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Before I begin this week’s post, I want to express my gratitude for the men and women who have willingly given their lives in service to the United States. My concern with the future of this country and my place as a Christian within it have nothing whatsoever to do with the high regard in which I hold these soldiers. I honor them.

In the movie Chariots of Fire, Eric Liddle spoke at a church in Paris on the Sunday he was scheduled to run the one hundred meters in the Paris Olympics. He had declined to run because he thought he would be dishonoring and disobeying God. (He later won the 400 meters, which was not his strong race, set a world record, and won the gold.) He taught out of Isaiah 40 that Sunday. Here is one of the verses Eric read: “All the nations are as nothing before him, they are accounted by him as less than nothing and emptiness” (Isaiah 40:17). 1 He addressed this passage because the British leaders of the Olympic team declined to be an advocate for him and ask the French to change the time of the race. They didn’t want to go “hat in hand to the Frogs.” Eric’s point was that, although his own country declined to help him because of their national pride, his country, along with all others, was meaningless.

This is the question that rang through my head this week: What does it mean to be less than nothing? Nothing is the absence of anything. But less than nothing? What does that mean?

We will be helped in our understanding by considering how the Lord God Almighty wants us to view Him in comparison to nations. In the verses that follow the one Eric quoted, the Lord informs us of His greatness in comparison to earthly rulers:

“Do you not know? Do you not hear? Has it not been told you from the beginning? Have you not understood from the foundations of the earth? It is he who sits above the circle of the earth, and its inhabitants are like grasshoppers; who stretches out the heavens like a curtain, and spreads them like a tent to dwell in; who brings princes to nothing, and makes the rulers of the earth as emptiness” (Isaiah 40:21–23).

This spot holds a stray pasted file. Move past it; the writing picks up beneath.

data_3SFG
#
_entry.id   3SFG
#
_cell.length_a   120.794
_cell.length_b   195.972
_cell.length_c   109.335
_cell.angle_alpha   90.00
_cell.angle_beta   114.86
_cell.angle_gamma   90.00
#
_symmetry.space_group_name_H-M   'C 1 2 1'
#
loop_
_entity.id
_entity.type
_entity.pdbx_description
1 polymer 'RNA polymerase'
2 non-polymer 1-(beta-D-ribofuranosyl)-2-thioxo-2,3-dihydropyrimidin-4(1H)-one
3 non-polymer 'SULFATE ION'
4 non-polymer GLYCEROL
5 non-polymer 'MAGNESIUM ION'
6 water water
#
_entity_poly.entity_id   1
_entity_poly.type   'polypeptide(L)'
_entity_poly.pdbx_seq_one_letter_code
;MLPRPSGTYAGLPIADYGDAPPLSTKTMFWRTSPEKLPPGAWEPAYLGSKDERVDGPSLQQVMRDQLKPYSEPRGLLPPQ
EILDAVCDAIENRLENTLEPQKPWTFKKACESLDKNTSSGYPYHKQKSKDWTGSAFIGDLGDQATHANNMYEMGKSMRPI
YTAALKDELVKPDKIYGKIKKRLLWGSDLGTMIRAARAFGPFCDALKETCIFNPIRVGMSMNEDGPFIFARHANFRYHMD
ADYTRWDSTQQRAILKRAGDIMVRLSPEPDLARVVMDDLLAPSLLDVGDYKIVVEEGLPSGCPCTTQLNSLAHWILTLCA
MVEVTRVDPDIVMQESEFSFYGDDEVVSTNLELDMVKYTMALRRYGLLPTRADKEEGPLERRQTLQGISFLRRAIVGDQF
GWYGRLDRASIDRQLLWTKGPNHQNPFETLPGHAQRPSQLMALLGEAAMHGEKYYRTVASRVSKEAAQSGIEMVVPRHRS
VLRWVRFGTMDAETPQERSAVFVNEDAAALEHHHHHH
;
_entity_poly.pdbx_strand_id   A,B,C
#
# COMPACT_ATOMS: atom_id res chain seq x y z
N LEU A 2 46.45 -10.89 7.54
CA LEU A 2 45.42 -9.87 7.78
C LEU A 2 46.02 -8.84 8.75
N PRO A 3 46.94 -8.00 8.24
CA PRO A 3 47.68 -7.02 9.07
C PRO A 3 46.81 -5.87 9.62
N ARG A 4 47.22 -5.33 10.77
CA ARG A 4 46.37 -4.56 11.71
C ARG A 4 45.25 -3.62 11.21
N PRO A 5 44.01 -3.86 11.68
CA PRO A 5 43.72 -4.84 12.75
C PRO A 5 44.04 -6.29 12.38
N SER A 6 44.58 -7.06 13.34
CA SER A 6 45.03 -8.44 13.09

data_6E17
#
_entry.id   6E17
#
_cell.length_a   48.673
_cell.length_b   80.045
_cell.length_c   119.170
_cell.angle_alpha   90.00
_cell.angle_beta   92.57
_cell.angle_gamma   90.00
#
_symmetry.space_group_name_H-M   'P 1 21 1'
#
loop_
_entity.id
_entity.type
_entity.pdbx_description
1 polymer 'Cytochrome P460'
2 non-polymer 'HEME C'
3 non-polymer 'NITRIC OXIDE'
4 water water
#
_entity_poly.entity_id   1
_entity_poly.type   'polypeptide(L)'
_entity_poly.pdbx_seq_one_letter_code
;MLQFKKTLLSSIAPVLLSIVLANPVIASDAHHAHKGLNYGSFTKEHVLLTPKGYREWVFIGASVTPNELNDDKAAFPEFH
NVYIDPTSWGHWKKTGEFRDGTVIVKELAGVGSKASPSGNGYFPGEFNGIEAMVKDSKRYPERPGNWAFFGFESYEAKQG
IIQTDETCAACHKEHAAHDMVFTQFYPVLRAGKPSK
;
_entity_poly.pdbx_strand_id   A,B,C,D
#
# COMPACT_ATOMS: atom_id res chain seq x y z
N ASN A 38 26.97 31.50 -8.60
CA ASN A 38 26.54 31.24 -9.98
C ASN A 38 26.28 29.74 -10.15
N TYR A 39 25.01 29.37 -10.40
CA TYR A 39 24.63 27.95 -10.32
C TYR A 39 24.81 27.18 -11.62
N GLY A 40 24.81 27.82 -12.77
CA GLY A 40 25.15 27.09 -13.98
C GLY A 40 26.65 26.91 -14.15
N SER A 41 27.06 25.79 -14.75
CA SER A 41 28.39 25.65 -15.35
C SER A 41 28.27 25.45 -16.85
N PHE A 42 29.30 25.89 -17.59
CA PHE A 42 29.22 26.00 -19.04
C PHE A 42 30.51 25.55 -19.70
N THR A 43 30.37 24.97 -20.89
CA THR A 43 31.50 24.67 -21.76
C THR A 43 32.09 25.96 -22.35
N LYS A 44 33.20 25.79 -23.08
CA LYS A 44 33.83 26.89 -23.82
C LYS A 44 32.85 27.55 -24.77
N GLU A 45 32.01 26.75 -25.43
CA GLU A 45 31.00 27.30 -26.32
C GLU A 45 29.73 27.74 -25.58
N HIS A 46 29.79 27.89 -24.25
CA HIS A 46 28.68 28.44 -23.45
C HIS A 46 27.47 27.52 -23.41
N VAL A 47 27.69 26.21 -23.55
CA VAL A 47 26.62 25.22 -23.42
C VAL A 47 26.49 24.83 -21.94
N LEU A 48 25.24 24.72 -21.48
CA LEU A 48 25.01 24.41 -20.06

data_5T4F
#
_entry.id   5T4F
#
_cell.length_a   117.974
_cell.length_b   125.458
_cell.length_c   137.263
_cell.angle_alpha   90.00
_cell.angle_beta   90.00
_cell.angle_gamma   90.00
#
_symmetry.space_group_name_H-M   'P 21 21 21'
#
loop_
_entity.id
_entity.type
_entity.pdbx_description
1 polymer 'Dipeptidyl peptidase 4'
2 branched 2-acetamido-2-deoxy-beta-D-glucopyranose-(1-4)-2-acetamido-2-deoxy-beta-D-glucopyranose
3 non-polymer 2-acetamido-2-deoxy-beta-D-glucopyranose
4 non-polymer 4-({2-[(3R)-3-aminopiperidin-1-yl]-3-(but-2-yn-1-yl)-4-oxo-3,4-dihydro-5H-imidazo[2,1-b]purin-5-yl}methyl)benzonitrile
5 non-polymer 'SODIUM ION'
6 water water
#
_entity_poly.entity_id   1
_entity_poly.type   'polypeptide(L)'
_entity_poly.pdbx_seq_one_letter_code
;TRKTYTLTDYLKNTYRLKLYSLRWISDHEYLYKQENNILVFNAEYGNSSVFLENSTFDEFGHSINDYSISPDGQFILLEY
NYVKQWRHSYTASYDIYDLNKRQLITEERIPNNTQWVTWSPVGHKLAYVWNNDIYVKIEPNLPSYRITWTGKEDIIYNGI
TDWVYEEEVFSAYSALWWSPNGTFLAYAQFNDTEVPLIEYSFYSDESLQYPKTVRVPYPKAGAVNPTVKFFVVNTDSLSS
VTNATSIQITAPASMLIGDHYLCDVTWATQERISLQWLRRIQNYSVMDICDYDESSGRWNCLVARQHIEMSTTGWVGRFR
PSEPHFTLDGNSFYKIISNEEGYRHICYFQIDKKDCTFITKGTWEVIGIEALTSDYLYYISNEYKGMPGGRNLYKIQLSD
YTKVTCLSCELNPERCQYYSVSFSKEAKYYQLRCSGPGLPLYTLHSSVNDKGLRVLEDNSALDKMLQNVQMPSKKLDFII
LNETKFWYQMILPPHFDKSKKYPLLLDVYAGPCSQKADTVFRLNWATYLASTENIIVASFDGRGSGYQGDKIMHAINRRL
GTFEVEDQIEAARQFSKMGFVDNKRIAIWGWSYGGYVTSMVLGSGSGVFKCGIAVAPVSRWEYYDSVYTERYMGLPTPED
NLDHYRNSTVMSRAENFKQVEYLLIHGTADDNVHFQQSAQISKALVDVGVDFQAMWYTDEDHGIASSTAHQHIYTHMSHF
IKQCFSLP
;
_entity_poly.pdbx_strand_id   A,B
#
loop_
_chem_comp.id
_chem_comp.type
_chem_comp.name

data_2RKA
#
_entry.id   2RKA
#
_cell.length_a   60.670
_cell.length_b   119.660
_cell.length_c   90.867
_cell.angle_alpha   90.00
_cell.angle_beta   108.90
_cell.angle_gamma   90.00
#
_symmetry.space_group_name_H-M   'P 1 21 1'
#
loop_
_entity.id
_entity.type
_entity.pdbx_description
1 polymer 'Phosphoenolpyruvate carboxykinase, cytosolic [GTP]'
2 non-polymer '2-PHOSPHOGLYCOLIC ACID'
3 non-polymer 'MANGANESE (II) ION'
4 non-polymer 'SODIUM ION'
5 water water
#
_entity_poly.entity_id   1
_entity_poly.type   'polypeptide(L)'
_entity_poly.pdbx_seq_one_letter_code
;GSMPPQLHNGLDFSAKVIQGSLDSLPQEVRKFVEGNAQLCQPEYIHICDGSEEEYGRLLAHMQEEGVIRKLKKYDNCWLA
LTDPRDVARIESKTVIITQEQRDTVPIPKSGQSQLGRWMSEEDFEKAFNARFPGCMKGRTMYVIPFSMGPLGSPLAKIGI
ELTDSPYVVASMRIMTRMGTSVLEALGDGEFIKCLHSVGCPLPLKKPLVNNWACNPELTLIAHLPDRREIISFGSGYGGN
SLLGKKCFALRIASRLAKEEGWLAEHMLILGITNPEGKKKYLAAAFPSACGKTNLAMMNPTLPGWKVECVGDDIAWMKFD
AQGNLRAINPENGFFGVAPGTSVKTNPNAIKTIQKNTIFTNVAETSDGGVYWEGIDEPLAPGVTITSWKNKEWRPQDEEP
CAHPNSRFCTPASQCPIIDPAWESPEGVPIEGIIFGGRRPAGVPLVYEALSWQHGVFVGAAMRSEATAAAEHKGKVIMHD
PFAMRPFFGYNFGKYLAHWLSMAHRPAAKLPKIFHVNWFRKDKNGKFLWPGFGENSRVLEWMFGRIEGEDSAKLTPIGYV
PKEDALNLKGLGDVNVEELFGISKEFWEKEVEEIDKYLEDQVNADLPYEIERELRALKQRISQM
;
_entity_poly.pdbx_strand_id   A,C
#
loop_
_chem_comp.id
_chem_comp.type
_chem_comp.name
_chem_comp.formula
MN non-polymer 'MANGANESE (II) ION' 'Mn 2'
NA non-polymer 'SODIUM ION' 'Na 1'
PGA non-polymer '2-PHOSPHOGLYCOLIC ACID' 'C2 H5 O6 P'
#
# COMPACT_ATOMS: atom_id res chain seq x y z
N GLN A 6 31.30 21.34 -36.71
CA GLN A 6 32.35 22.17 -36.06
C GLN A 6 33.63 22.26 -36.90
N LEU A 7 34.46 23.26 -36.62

Unlike the nations we create and their rulers, The Lord is not less than nothing and empty. He created all things that exist.

Less than nothing and emptiness can’t seem to manage that.   

To millions of Americans, including Christians, the thriving and survival of the United States and the freedoms it provides is the optimum goal. It is the reason for our security and safety. It is the reason for our prosperity. It is the reason for our happiness.

It is true that the Lord, according to His will, sustained and exalted this nation. However, God did not create the United States. Men did. Therefore, it should not be the highest hope of the American people. Jesus alone, our Creator and Savior, is our supreme hope and security.

The Bible says that United States is less than nothing. Its rulers are emptiness.

Of no consequence whatsoever.

If this biblical truth explodes our American belief that this country is the best in all the world and should survive and thrive no matter the cost, that notion should be exploded. We must be careful that we don’t make America an idol. We love God, and we love our country, but we can’t serve two masters. We have tried to walk the tightrope between the two. Our ability to continue that balancing act may be ending. The time may be near when we will have to choose between loving one and hating the other.

However, regardless of what our earthly future holds, our loving Creator will provide for us an eternal dwelling place. Like Abraham, we look “forward to the city that has foundations, whose designer and builder is God” (Hebrews 11:10). Like all the saints who have gone before, we “desire a better country, that is, a heavenly one” (Hebrews 11:16a).

There is no “less than nothing” here at all. No, it is a country that will exist eternally in righteousness and peace. We will not have an “empty” leader. We have a gracious King who will reign forever and ever.

That’s the better country I desire.

1All Scripture quotations are from The Holy Bible: English Standard Version. (2016). Wheaton, IL: Crossway Bibles.

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